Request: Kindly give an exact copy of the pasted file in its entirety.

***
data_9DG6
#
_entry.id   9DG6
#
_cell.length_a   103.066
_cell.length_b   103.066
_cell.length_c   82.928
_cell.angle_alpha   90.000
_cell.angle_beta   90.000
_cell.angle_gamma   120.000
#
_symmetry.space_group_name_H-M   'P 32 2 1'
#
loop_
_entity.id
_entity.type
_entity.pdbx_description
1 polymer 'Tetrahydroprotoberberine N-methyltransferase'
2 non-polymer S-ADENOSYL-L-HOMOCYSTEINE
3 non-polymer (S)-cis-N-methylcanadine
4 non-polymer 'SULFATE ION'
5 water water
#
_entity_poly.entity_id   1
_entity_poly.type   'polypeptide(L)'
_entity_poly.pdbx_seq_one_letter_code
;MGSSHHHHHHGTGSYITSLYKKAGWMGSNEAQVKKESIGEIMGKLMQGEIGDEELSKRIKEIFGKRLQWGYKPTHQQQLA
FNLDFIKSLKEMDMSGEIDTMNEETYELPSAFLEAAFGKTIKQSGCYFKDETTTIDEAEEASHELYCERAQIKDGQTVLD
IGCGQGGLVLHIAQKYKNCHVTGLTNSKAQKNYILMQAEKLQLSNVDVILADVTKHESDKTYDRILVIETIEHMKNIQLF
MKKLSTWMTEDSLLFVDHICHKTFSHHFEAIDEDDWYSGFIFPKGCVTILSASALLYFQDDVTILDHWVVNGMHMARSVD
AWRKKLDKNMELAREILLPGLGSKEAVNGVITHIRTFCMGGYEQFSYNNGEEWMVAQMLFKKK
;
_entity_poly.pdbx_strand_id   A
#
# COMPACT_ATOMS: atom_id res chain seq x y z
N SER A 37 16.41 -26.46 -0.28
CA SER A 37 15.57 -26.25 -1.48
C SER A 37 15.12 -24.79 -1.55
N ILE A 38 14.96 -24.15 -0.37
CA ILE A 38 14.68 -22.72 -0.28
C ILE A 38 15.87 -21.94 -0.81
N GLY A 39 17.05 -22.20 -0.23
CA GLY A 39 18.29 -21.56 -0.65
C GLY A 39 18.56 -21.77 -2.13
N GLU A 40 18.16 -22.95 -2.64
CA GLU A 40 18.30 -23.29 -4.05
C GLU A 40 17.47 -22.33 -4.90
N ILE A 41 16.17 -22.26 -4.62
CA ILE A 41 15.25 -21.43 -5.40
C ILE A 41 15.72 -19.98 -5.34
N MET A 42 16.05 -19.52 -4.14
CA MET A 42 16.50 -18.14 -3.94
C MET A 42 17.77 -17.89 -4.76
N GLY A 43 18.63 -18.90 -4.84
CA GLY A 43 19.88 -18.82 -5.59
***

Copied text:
data_9DG6
#
_entry.id   9DG6
#
_cell.length_a   103.066
_cell.length_b   103.066
_cell.length_c   82.928
_cell.angle_alpha   90.000
_cell.angle_beta   90.000
_cell.angle_gamma   120.000
#
_symmetry.space_group_name_H-M   'P 32 2 1'
#
loop_
_entity.id
_entity.type
_entity.pdbx_description
1 polymer 'Tetrahydroprotoberberine N-methyltransferase'
2 non-polymer S-ADENOSYL-L-HOMOCYSTEINE
3 non-polymer (S)-cis-N-methylcanadine
4 non-polymer 'SULFATE ION'
5 water water
#
_entity_poly.entity_id   1
_entity_poly.type   'polypeptide(L)'
_entity_poly.pdbx_seq_one_letter_code
;MGSSHHHHHHGTGSYITSLYKKAGWMGSNEAQVKKESIGEIMGKLMQGEIGDEELSKRIKEIFGKRLQWGYKPTHQQQLA
FNLDFIKSLKEMDMSGEIDTMNEETYELPSAFLEAAFGKTIKQSGCYFKDETTTIDEAEEASHELYCERAQIKDGQTVLD
IGCGQGGLVLHIAQKYKNCHVTGLTNSKAQKNYILMQAEKLQLSNVDVILADVTKHESDKTYDRILVIETIEHMKNIQLF
MKKLSTWMTEDSLLFVDHICHKTFSHHFEAIDEDDWYSGFIFPKGCVTILSASALLYFQDDVTILDHWVVNGMHMARSVD
AWRKKLDKNMELAREILLPGLGSKEAVNGVITHIRTFCMGGYEQFSYNNGEEWMVAQMLFKKK
;
_entity_poly.pdbx_strand_id   A
#
# COMPACT_ATOMS: atom_id res chain seq x y z
N SER A 37 16.41 -26.46 -0.28
CA SER A 37 15.57 -26.25 -1.48
C SER A 37 15.12 -24.79 -1.55
N ILE A 38 14.96 -24.15 -0.37
CA ILE A 38 14.68 -22.72 -0.28
C ILE A 38 15.87 -21.94 -0.81
N GLY A 39 17.05 -22.20 -0.23
CA GLY A 39 18.29 -21.56 -0.65
C GLY A 39 18.56 -21.77 -2.13
N GLU A 40 18.16 -22.95 -2.64
CA GLU A 40 18.30 -23.29 -4.05
C GLU A 40 17.47 -22.33 -4.90
N ILE A 41 16.17 -22.26 -4.62
CA ILE A 41 15.25 -21.43 -5.40
C ILE A 41 15.72 -19.98 -5.34
N MET A 42 16.05 -19.52 -4.14
CA MET A 42 16.50 -18.14 -3.94
C MET A 42 17.77 -17.89 -4.76
N GLY A 43 18.63 -18.90 -4.84
CA GLY A 43 19.88 -18.82 -5.59